U’s Google contract shields school from new privacy measures

Google’s new policy will combine user data across applications.

Jeff Hargarten

 

As Google makes sweeping changes to its privacy policy, the University of MinnesotaâÄôs accounts are shielded from the new rules.

Google recently announced it will track user activity across all of its websites starting March 1, but the UniversityâÄôs contract with the company exempts the school from the new policy.

The company will combine user browsing habits from each of its platforms, including Gmail, Android smartphones and YouTube to generate targeted, localized ads and search results. Previously, each of GoogleâÄôs more than 60 policies tracked user data separately.

âÄúThe new privacy policy does not change this contractual agreement between Google and the University,âÄù said Ellen Puffe, spokeswoman for the UniversityâÄôs Office of Information Technology.

GoogleâÄôs contract with the school places user privacy in the hands of the University under the companyâÄôs old policies. The University also gets to use GoogleâÄôs applications ad free, except for retirees and alumni who retain their school accounts.

Data privacy and security became an issue for the University when Google would not sign a legal agreement to protect patient data for the UniversityâÄôs Academic Health Center, forcing the schoolâÄôs medical institutions to opt out of using Gmail.

About 64,000 students use the UniversityâÄôs Google applications, according to OIT. This is a small fraction of the more than 1 billion autonomous users worldwide, according to last yearâÄôs data from Web analytics company comScore.

Concerns over privacy

While the changes do not apply directly to the UniversityâÄôs school accounts, they do apply to studentsâÄô personal accounts, said Michael Ekstrand, a University researcher at the College of Science and

Engineering.

âÄúThe revised privacy policy makes it a lot easier to understand GoogleâÄôs privacy commitments and what theyâÄôre going to do with usersâÄô data,âÄù Ekstrand said.

But a number of digital advocacy groups are speaking out against the change.

Wednesday, the Electronic Privacy Information Center sued the Federal Trade Commission  to block GoogleâÄôs new policy.

In late January, eight U.S. Representatives sent a letter to Google CEO Larry Page with concerns about GoogleâÄôs policies, specifically whether users could opt out of the new rules.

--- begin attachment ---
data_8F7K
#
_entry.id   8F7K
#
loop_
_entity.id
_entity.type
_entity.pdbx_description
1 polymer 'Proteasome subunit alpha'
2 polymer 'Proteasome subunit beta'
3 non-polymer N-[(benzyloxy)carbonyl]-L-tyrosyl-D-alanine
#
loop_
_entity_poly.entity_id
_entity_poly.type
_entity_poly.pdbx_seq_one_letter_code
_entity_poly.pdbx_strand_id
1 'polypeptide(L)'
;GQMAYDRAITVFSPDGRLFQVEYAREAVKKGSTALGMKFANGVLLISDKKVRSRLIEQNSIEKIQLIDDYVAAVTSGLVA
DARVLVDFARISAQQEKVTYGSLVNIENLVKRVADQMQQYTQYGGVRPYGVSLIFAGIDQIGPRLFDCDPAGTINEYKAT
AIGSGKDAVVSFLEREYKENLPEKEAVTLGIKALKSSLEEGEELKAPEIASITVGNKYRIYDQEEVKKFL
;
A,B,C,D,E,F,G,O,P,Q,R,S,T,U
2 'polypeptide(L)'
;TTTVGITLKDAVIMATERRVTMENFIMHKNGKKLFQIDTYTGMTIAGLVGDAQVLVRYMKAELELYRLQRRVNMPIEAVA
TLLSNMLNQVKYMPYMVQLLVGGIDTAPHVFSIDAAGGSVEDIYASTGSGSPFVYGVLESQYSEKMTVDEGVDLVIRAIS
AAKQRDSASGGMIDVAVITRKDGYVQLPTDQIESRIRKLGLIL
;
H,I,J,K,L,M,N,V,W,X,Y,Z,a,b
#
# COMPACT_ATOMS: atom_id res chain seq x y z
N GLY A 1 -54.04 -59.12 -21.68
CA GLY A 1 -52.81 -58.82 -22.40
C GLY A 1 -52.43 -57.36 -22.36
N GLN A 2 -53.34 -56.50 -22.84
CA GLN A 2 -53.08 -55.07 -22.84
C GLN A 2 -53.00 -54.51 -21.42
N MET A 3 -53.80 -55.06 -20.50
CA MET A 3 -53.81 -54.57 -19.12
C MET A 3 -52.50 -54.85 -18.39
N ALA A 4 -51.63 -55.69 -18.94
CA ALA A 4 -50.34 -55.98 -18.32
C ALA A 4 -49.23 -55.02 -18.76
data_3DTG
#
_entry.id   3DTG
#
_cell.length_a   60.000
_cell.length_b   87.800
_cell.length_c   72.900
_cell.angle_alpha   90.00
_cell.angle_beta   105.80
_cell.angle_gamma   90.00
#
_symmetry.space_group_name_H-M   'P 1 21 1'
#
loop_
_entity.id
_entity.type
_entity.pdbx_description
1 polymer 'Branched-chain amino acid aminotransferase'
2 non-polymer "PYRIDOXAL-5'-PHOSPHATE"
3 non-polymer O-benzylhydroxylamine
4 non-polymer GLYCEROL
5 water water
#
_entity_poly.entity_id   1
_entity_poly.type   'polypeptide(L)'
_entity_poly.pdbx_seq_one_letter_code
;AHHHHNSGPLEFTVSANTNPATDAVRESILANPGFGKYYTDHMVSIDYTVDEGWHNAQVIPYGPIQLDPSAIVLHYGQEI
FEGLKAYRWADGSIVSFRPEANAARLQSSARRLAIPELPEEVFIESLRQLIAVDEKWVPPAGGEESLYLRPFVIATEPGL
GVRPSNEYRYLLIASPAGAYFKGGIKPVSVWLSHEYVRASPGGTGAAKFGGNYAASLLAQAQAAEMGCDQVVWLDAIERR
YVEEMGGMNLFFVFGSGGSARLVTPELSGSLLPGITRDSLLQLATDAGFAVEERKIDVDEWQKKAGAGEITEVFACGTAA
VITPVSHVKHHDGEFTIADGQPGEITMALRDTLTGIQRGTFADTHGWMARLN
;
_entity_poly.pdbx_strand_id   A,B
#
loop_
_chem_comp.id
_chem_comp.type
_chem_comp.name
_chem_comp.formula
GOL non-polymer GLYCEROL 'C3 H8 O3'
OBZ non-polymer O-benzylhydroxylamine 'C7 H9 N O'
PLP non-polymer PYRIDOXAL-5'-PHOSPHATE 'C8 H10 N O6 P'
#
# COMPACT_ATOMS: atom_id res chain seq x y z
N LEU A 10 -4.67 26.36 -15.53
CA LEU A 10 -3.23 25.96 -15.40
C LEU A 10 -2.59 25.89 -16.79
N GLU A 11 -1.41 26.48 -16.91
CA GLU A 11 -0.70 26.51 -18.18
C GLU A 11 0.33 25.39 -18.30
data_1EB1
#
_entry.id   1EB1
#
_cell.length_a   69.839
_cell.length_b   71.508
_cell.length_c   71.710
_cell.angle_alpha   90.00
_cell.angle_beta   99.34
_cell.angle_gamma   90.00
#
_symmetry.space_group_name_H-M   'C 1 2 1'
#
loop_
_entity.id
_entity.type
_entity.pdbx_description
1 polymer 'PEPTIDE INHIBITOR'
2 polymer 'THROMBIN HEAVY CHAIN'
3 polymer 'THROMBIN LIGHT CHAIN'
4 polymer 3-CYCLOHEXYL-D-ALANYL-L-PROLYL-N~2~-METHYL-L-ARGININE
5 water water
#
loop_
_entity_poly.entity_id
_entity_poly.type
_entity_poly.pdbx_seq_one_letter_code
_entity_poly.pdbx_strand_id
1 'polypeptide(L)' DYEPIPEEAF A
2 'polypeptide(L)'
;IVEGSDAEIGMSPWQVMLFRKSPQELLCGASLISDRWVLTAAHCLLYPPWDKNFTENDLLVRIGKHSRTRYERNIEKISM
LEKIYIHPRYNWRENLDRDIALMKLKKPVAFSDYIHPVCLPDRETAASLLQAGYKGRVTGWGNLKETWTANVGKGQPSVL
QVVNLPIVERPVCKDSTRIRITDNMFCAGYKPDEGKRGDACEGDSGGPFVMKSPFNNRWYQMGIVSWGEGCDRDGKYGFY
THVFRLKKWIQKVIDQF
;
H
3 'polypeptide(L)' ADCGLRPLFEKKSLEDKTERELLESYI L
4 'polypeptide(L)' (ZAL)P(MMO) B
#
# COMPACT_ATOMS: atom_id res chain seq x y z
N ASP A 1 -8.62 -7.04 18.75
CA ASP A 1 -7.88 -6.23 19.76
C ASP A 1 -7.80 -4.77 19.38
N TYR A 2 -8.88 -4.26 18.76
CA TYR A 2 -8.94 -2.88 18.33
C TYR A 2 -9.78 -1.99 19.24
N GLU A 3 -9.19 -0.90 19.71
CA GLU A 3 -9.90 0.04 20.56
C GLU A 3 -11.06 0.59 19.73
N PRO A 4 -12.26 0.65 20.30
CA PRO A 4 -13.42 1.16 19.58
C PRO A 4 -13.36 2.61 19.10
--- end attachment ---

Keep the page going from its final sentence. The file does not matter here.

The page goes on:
âÄúGoogleâÄôs consolidation of its privacy policies potentially touches billions of people worldwide. As an Internet giant, Google has a responsibility to protect the privacy of its users,âÄù the letter said.

Google responded to the representatives with a letter clarifying its position.

âÄúSpecifically, our [previous] policies meant that we couldnâÄôt combine data from YouTube and search history with other Google products and services to make them better,âÄù GoogleâÄôs letter said.

For example, users looking for recipes on Google would then be recommended cooking videos on YouTube if theyâÄôre using both websites while logged into their accounts, the letter said.

While anonymous users will not be tracked under the new policy, privacy advocates view the changes as an affront to securing personal information.

âÄúIf you had a person following you in real life, youâÄôd immediately see how creepy and unsettling that is,âÄù said Sarah Downey, a lawyer and spokeswoman for digital privacy company Abine.

Some of the most âÄútrustedâÄù and largest websites, including Facebook and Google, are among the biggest privacy offenders, she said.

The Electronic Frontier Foundation, an Internet advocacy group, objected to GoogleâÄôs lack of transparency about what their new policies actually are, said Rebecca Jeschke, a spokeswoman for the group. In response, EFF has been offering people advice on how better to protect their privacy.

âÄúThe current state of the Web makes it very difficult to be aware of who has access to information about you, let alone control it,âÄù Ekstrand said.

To Ekstrand, a more significant change was GoogleâÄôs announcement last month that all new accounts must create a Gmail address and Google+ profile to go along with it.

âÄúGoogle is increasingly trying to get users folded into more and more of its connectivity services âĦ while sounding loud alarms is probably a bit premature, it is definitely something to watch in the future.âÄù